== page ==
Unexpectedly Intriguing!
January 5, 2015

Just a couple of charts to help put the progress of the current trend in the U.S. stock market into better context. First, let's take a close up look showing the daily values of the current trend from 4 August 2011 through 5 January 2014:

S&P 500 Index Value vs Trailing Year Dividends per Share, 30 June 2011 through 05 January 2015

Next, let's zoom out a bit and look at the major trends that have held sway in the U.S. stock market since December 1991:

S&P 500 Average Monthly Index Value vs Trailing Year Dividends per Share, 30 June 2011 through 05 January 2015

From first impressions, it would initially appear that stock prices are reverting to the mean defined by the stable relationship that has existed with their underlying trailing year dividends per share in the currently established trend.

But falling oil prices have the potential to disrupt that trend, as we ominously described less than a month ago in how the current state of order might break down in the U.S. stock market. The market's action on Monday, 5 January 2015 in response to falling oil prices underscores that potential.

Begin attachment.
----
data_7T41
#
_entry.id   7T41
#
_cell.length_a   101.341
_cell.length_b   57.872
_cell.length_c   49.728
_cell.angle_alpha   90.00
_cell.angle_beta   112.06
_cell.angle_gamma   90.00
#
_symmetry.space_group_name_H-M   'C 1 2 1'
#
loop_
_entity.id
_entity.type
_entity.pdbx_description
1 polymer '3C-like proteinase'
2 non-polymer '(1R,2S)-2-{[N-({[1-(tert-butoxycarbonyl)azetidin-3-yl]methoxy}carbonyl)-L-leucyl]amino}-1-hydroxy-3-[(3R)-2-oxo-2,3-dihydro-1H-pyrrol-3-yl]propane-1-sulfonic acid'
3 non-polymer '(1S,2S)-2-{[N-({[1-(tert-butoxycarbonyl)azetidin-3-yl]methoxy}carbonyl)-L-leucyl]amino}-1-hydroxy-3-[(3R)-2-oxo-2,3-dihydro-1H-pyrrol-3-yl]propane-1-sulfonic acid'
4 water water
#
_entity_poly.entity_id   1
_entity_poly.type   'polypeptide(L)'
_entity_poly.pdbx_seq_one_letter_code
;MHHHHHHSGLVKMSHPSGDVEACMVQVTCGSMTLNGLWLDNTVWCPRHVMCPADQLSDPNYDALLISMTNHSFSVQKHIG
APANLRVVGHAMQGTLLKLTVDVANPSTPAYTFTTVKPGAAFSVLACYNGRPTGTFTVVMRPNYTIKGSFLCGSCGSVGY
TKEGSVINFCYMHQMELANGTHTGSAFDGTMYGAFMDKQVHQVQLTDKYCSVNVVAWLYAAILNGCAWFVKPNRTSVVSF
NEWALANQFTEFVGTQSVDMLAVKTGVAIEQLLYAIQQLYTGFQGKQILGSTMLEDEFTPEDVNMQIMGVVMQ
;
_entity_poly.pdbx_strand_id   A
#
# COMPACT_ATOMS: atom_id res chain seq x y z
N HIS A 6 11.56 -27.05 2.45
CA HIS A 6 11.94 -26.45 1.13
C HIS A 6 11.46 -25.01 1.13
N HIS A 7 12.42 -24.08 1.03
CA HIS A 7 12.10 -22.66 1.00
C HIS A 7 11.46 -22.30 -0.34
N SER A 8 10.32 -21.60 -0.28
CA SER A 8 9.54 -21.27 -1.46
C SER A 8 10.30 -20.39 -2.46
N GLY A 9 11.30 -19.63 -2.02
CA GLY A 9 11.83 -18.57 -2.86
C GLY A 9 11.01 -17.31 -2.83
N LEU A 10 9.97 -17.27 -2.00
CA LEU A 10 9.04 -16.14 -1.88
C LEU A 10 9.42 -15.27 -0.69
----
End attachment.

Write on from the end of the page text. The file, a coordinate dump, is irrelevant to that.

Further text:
Curiously, the day's statements of a Fed official meant to reassure the market actually failed because they made the same mistake that Ben Bernanke did in June 2013: they focused investors on the wrong period of time in the future, one whose expectations of future cash dividends (the reasonably sustainable portion of earnings) would pull stock prices lower rather than help them recover to their previous level.

Fortunately, it was a minor Fed official who made the mistake and their error did little to worsen the damage that had already been done as a result of the news of falling oil prices and their negative impact on the expectations on companies whose businesses have greatly profited from higher oil prices, such as Exxon Mobil (NYSE: XOM) and Chevron (NYSE: CVX), and less obviously, Caterpillar (NYSE: CAT), which has made a lot of money selling earth moving equipment to oil extractors and Goldman Sachs (NYSE: GS), which has made a lot of money financing oil extractors.

That's the kind of thing that will have investors on pins and needles as they wait for bigger shoes to fall than have to date in the oil industry.

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